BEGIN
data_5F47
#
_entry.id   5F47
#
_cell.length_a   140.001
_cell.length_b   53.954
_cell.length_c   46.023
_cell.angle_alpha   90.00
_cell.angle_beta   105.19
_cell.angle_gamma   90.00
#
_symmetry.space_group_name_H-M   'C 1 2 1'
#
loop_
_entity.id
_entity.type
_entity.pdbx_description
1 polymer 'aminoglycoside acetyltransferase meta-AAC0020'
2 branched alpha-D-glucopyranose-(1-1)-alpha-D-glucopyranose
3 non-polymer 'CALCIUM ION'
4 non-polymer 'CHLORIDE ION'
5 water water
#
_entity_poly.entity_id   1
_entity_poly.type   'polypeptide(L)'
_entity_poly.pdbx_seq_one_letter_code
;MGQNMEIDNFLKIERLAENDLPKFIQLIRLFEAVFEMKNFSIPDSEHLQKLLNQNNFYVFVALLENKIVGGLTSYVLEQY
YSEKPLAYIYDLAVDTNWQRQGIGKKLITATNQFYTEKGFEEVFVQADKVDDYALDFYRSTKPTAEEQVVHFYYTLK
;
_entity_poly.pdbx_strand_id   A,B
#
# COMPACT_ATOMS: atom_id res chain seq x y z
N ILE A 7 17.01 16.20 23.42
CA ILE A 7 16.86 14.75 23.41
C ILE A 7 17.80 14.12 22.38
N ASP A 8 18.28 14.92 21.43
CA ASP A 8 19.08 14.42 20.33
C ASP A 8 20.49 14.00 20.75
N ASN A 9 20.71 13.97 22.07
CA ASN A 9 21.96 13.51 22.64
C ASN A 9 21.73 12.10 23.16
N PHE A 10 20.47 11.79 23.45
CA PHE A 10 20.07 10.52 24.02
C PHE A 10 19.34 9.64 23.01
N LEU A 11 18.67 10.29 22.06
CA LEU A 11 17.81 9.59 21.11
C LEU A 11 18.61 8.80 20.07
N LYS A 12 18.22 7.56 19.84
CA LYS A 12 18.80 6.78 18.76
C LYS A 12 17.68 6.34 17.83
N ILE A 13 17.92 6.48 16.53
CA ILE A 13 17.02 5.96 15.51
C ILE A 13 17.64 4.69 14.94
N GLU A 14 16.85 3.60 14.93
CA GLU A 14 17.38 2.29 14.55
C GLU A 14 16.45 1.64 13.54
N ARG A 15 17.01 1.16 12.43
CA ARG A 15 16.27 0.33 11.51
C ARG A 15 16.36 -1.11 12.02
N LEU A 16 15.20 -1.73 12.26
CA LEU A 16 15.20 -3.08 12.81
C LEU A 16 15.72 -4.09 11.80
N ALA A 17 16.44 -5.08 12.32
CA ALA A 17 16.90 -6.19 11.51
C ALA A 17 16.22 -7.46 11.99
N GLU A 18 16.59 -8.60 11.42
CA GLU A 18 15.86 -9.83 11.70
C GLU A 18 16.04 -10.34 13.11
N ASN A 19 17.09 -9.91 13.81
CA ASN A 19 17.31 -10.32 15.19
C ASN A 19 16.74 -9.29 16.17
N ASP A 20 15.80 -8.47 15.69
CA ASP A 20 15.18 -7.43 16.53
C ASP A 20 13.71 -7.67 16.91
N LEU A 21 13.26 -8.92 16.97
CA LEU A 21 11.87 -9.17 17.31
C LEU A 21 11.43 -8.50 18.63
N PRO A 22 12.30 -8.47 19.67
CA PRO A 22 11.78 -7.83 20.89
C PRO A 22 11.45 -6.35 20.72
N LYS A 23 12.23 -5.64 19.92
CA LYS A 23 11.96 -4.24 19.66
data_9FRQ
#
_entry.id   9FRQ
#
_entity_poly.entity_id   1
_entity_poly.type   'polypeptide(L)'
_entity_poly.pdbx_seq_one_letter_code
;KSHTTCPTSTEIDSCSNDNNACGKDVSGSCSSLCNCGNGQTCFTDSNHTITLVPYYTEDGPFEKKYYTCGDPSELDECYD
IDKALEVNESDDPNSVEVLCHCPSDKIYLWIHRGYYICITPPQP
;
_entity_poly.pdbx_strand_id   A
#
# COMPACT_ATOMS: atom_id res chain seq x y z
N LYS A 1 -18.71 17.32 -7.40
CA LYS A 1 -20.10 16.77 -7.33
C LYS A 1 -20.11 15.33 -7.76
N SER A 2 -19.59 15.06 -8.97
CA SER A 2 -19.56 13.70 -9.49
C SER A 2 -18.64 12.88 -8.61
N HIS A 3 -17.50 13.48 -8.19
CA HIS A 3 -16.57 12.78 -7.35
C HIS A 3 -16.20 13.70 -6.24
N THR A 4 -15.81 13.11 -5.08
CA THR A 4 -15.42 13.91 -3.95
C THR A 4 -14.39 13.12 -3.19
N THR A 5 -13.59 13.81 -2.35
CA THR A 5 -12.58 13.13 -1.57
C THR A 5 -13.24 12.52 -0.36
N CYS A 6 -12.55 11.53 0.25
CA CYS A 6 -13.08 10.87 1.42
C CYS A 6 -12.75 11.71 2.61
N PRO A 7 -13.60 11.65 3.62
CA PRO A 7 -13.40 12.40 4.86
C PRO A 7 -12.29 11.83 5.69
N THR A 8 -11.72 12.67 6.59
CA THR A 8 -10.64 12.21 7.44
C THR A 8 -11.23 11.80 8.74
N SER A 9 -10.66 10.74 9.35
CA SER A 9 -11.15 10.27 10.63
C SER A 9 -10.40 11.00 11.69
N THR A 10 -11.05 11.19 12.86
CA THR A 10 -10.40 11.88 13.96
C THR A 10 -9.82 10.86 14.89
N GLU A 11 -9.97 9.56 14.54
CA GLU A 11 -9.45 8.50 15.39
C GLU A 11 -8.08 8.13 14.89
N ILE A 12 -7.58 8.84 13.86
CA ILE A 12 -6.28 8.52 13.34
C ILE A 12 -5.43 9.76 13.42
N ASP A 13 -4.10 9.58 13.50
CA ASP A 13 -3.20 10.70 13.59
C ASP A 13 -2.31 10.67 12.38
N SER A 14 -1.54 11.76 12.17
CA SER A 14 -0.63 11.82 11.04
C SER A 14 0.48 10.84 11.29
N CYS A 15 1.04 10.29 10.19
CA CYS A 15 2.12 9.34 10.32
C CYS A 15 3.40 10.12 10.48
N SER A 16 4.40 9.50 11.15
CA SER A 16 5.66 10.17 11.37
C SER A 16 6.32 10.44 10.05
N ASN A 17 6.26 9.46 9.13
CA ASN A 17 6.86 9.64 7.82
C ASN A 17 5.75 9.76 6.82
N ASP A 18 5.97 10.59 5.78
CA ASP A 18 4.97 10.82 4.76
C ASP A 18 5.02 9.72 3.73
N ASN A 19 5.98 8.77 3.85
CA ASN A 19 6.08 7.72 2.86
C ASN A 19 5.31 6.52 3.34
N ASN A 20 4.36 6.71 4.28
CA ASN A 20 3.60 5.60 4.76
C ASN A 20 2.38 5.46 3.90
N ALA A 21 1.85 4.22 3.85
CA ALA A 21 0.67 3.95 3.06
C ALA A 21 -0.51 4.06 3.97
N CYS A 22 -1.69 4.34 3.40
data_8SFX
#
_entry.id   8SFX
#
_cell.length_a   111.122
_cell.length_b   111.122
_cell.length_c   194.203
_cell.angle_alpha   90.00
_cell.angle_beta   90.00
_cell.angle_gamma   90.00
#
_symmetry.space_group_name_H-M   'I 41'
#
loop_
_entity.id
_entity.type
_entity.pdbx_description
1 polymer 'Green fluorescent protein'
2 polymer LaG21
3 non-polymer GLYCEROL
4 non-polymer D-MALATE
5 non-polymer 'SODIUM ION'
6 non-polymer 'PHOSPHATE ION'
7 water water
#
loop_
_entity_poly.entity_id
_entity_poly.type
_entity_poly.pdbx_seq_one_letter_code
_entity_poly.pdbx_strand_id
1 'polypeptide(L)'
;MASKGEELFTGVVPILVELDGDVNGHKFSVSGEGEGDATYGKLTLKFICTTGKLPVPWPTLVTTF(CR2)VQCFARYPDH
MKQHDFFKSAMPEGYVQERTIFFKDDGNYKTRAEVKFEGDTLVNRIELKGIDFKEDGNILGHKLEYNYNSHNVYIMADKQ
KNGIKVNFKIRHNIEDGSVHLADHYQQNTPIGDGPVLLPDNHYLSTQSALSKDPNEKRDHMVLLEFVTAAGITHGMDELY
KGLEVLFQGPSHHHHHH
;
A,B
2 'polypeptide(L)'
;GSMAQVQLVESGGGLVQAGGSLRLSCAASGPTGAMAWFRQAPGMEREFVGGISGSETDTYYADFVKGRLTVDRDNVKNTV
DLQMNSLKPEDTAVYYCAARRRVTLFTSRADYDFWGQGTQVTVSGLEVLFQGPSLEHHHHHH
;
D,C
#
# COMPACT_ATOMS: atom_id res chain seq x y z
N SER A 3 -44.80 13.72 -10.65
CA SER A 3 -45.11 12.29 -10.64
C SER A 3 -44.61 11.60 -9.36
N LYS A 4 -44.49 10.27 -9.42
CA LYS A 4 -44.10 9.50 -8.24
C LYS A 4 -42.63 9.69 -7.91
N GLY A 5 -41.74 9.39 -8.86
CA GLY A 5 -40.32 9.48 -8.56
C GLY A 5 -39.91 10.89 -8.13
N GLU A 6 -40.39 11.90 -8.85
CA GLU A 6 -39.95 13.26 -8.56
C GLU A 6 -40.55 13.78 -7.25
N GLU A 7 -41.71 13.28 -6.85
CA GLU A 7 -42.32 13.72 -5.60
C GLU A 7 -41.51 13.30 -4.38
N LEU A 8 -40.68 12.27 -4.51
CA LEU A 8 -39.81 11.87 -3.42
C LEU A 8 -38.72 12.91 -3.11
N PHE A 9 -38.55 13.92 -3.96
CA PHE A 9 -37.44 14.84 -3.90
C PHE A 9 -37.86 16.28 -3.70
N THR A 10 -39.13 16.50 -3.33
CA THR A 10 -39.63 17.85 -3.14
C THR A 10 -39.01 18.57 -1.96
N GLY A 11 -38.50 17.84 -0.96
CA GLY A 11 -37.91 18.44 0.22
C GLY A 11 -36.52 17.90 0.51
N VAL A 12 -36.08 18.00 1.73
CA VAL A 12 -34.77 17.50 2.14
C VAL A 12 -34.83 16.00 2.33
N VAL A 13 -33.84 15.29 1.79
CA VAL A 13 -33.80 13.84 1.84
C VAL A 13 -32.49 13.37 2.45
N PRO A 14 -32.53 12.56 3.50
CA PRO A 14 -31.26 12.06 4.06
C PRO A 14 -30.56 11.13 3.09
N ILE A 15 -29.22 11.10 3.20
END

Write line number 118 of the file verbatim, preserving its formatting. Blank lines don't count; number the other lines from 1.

CA THR A 8 -10.64 12.21 7.44